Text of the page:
Export format
Configured export format.
Protocol
Protocol the PIC is configured to monitor.
Engine type
Configured engine type that is inserted in output cflowd packets.
Engine ID
Configured engine ID that is inserted in output cflowd packets.
Route Record Count
Number of routes recorded.
AS Record Count
Number of autonomous systems recorded.
Route Records Set
Status of route recording; whether routes are recorded or not.
Configuration Set
Status of monitoring configuration; whether monitoring configuration is set or not.
Sample Output
show services accounting status name (Monitoring PIC Interface)
user@host> show services accounting status name count1
Service Accounting interface: mo-2/0/0, Local interface index: 468
Service name: count1
Interface state: Accounting
Group index: 0
Export interval (in seconds): 60, Export format: cflowd v8
Protocol: IPv4, Engine type: 55, Engine ID: 5
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Sample Output
show services accounting status name (Service PIC Interface)
user@host> show services accounting status name
Service Accounting interface: sp-0/1/0
Interface state: Accounting
Export format: 9, Route record count: 0
IFL to SNMP index count: 7, AS count: 0
Configuration set: Yes, Route record set: No, IFL SNMP map set: Yes
Service Accounting interface: sp-1/0/0
Interface state: Accounting
Export format: 9, Route record count: 33
IFL to SNMP index count: 7, AS count: 1
Configuration set: Yes, Route record set: Yes, IFL SNMP map set: Yes
show services accounting status inline-jflow fpc-slot (When Both IPv4 and IPv6 Are Configured)
user@host> show services accounting status inline-jflow fpc-slot 5
FPC Slot: 5
IPV4 export format: Version-IPFIX, IPV6 export format: Version-IPFIX
VPLS export format: Not set
IPv4 Route Record Count: 5, IPv6 Route Record Count: 7
Route Record Count: 12, AS Record Count: 1
Route-Records Set: Yes, Config Set: Yes
show services accounting status inline-jflow (MX80 Router When Both IPv4 and IPv6 Are Configured)
user@host> show services accounting status inline-jflow
Status information
TFEB Slot: 0
Export format: IP-FIX
IPv4 Route Record Count: 6, IPv6 Route Record Count: 8
Route Record Count: 14, AS Record Count: 1
Route-Records Set: Yes, Config Set: Yes
show services accounting status inline-jflow fpc-slot (PTX1000 Router When Both IPv4 and IPv6 Are Configured)
user@host> show services accounting status inline-jflow fpc-slot 0
Status information
FPC Slot: 0
IPV4 export format: Version-IPFIX, IPV6 export format: Version-IPFIX
VPLS export format: Not set, MPLS export format: Not set
IPv4 Route Record Count: 23, IPv6 Route Record Count: 3, MPLS Route Record Count:
0
Route Record Count: 26, AS Record Count: 1
Route-Records Set: Yes, Config Set: Yes
IPv4 MAX FLOW Count: 0, IPv6 MAX FLOW Count: 0
VPLS MAX FLOW Count: 0, MPLS MAX FLOW Count: 2
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show virtual-chassis active-topology (MX Series Virtual Chassis)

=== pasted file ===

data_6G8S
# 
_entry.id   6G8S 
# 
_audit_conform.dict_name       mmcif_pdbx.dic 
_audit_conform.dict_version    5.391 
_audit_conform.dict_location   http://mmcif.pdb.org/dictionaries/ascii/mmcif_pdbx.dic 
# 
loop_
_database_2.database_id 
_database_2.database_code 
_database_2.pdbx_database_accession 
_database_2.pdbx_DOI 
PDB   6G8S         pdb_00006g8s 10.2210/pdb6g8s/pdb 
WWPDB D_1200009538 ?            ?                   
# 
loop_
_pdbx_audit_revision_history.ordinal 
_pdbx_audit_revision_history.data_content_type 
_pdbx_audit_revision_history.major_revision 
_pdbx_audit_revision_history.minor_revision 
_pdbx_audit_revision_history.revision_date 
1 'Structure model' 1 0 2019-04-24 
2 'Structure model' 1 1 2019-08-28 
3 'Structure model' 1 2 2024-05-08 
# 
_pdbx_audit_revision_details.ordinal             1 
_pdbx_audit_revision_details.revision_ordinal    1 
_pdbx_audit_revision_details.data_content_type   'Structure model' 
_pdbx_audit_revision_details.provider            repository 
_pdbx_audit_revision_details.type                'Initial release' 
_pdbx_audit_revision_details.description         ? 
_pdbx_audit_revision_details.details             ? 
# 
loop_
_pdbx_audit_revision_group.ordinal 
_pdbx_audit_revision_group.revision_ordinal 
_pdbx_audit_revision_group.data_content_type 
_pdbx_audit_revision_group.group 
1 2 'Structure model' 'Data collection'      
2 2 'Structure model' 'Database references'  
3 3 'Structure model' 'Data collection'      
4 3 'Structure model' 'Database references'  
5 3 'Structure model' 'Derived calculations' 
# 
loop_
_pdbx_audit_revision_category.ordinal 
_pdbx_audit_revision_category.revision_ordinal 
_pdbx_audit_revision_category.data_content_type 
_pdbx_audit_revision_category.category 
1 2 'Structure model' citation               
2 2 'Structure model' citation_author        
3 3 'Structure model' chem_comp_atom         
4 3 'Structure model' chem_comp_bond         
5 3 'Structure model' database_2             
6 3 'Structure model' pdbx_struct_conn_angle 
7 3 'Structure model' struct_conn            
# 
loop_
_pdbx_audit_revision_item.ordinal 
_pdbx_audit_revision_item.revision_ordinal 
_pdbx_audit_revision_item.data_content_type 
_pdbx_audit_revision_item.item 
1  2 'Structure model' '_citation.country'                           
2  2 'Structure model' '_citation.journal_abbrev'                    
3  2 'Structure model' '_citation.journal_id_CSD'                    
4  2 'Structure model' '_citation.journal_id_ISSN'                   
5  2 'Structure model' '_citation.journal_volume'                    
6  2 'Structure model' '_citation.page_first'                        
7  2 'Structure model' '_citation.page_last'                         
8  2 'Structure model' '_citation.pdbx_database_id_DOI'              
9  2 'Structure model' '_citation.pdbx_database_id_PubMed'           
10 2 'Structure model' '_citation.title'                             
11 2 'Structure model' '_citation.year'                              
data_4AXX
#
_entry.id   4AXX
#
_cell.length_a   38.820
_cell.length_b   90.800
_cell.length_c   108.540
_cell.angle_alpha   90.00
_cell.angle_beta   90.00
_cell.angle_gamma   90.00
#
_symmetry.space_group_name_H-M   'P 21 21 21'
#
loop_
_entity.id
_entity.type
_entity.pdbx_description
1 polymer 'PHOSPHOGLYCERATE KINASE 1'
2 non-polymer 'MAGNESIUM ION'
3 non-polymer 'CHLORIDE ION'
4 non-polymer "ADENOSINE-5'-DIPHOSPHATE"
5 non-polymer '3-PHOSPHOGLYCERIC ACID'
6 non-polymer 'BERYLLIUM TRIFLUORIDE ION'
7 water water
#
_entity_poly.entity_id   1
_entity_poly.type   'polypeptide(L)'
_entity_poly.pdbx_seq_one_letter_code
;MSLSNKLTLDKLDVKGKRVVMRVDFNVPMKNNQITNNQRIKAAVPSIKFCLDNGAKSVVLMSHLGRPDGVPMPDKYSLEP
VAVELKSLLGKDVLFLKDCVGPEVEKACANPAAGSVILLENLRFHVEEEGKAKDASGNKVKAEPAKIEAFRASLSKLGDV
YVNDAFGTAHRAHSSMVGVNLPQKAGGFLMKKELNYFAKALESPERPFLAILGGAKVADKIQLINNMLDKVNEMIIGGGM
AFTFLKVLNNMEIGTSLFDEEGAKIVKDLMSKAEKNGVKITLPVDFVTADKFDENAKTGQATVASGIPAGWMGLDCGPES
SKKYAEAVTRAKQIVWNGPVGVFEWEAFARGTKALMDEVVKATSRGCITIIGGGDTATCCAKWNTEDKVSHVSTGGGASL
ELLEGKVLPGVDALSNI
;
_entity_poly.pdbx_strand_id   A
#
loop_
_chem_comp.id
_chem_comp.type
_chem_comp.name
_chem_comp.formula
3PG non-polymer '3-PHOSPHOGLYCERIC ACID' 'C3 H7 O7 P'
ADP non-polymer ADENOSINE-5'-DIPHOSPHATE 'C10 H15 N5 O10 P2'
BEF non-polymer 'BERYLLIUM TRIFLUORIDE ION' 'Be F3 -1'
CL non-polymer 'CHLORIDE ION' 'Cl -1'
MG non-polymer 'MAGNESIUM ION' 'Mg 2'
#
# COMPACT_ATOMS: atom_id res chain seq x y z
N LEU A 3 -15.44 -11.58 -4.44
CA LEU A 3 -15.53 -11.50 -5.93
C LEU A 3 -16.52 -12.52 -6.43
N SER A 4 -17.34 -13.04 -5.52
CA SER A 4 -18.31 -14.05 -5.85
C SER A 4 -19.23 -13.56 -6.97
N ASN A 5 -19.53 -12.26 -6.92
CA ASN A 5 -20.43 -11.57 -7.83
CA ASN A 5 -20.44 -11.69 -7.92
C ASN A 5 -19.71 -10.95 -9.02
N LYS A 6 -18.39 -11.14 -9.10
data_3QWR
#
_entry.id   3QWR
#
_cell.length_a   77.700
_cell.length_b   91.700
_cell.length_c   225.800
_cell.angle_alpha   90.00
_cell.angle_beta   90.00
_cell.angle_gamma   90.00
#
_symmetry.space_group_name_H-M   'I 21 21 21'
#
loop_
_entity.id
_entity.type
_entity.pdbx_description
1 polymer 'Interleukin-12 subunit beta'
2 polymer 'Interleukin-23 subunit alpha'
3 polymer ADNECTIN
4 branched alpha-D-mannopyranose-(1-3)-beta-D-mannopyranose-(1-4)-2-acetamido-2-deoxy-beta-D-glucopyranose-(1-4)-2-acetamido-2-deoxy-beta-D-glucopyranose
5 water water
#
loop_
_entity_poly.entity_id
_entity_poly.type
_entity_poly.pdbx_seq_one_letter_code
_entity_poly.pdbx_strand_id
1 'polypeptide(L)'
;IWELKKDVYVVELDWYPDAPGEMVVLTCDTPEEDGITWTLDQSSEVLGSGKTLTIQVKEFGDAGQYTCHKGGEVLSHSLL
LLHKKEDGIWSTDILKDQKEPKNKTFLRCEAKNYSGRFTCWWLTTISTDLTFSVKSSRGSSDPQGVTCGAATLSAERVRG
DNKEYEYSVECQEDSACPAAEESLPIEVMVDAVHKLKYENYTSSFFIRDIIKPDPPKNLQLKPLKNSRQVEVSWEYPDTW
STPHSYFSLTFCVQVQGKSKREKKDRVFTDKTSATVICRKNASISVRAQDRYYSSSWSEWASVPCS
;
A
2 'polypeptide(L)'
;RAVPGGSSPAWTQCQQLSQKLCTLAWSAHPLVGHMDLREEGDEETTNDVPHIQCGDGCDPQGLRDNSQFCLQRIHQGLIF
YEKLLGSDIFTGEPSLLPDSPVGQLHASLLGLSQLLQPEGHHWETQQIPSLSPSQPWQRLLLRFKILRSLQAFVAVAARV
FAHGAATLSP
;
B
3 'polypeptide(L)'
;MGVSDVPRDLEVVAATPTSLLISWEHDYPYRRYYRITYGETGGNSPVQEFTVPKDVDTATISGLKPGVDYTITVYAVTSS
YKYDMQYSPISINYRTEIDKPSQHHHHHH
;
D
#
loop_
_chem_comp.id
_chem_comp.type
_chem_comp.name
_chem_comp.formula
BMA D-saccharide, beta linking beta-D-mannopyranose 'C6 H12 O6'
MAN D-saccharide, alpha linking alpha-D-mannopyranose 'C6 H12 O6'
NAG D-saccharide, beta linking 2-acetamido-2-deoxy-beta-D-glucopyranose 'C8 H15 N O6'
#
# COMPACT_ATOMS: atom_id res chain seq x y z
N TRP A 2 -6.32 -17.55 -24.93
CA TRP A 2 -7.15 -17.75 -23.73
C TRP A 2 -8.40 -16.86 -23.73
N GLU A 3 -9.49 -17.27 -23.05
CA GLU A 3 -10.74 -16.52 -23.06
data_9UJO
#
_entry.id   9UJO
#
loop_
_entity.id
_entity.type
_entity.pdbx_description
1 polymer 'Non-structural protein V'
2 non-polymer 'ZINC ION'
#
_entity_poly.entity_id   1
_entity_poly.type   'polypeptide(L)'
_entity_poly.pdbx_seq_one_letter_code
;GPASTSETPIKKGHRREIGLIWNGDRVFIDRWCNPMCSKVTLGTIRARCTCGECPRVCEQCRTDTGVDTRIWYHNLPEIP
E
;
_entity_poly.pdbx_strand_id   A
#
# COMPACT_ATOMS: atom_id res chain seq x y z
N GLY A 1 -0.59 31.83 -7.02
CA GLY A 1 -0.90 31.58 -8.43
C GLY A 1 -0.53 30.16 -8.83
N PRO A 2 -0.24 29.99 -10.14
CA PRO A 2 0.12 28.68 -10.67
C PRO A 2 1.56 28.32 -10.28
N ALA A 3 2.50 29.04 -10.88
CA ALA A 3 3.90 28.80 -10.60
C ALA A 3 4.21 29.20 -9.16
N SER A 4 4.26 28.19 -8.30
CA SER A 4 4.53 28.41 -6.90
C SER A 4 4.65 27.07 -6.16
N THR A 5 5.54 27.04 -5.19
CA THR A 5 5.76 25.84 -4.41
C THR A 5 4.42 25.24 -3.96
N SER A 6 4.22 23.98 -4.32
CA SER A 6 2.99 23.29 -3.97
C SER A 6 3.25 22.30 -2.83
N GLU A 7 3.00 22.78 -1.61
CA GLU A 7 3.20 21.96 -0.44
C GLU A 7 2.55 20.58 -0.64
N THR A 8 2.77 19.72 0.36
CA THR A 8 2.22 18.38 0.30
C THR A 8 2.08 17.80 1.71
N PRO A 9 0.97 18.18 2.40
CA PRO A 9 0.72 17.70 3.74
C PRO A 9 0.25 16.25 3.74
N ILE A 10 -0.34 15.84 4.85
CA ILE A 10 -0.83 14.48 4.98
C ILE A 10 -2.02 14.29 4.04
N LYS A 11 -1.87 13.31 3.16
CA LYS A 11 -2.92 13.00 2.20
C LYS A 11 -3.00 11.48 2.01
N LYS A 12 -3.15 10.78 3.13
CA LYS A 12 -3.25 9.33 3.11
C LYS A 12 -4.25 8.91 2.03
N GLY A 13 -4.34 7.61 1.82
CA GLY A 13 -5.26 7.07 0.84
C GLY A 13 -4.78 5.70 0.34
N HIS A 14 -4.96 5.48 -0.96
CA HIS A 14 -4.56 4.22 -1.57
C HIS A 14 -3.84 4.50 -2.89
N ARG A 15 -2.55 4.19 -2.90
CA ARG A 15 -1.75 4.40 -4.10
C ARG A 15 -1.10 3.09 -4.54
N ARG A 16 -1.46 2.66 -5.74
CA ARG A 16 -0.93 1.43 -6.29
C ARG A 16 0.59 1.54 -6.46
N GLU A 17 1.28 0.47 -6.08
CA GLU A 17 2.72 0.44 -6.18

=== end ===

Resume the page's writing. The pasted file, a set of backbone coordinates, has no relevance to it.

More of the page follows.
Syntax
Release Information
Description
Options
show virtual-chassis active-topology
<(all-members | local | member member-id)>
Command introduced in Junos OS Release 11.2.
Display information about neighbor reachability from each member router in an MX Series
Virtual Chassis configuration. You can issue the show virtual-chassis active-topology
command from the console of either member router in the Virtual Chassis.
all-members—(Optional) Display neighbor reachability information for both member
routers in a Virtual Chassis configuration. This is the default behavior if no options
are specified.
local—(Optional) Display neighbor reachability information for the member router on
which you are issuing the command.
member member-id—(Optional) Display neighbor reachability information for the specified
Virtual Chassis member router. Replace member-id with the value 0 or 1.
Required Privilege
Level
Related
Documentation
List of Sample Output
Output Fields
view
•
Verifying Neighbor Reachability for Member Routers or Switches in a Virtual Chassis
on page 184
show virtual-chassis active-topology all-members on page 304
show virtual-chassis active-topology local on page 304
show virtual-chassis active-topology member 1 on page 304
Table 31 on page 303 lists the output fields for the show virtual-chassis active-topology
command. Output fields are listed in the approximate order in which they appear.
Table 31: show virtual-chassis active-topology Output Fields
Field Name
Field Description
membern
Member ID of the Virtual Chassis member router for which output is displayed.
Destination ID
Member ID of the destination (neighbor) router.
Next-hop
Member ID and Virtual Chassis port interface (in the format vcp-slot/pic/port.logical-unit-number)
of the next-hop to which the router forwards packets for the destination ID.
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Sample Output
show virtual-chassis active-topology all-members
{master:member0-re0}
user@host> show virtual-chassis active-topology all-members
member0:
-------------------------------------------------------------------------Destination ID
Next-hop
1
1(vcp-5/0/0.32768)
member1:
-------------------------------------------------------------------------Destination ID
Next-hop
0
0(vcp-1/3/0.32768)
show virtual-chassis active-topology local
{master:member0-re0}
user@host> show virtual-chassis active-topology local
Destination ID
1
Next-hop
1(vcp-5/0/0.32768)
show virtual-chassis active-topology member 1
{master:member0-re0}
user@host> show virtual-chassis active-topology member 1
member1:
-------------------------------------------------------------------------Destination ID
Next-hop
0
304
0(vcp-1/3/0.32768)
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Chapter 13: Operational Commands
show virtual-chassis device-topology (MX Series Virtual Chassis)
Syntax
Release Information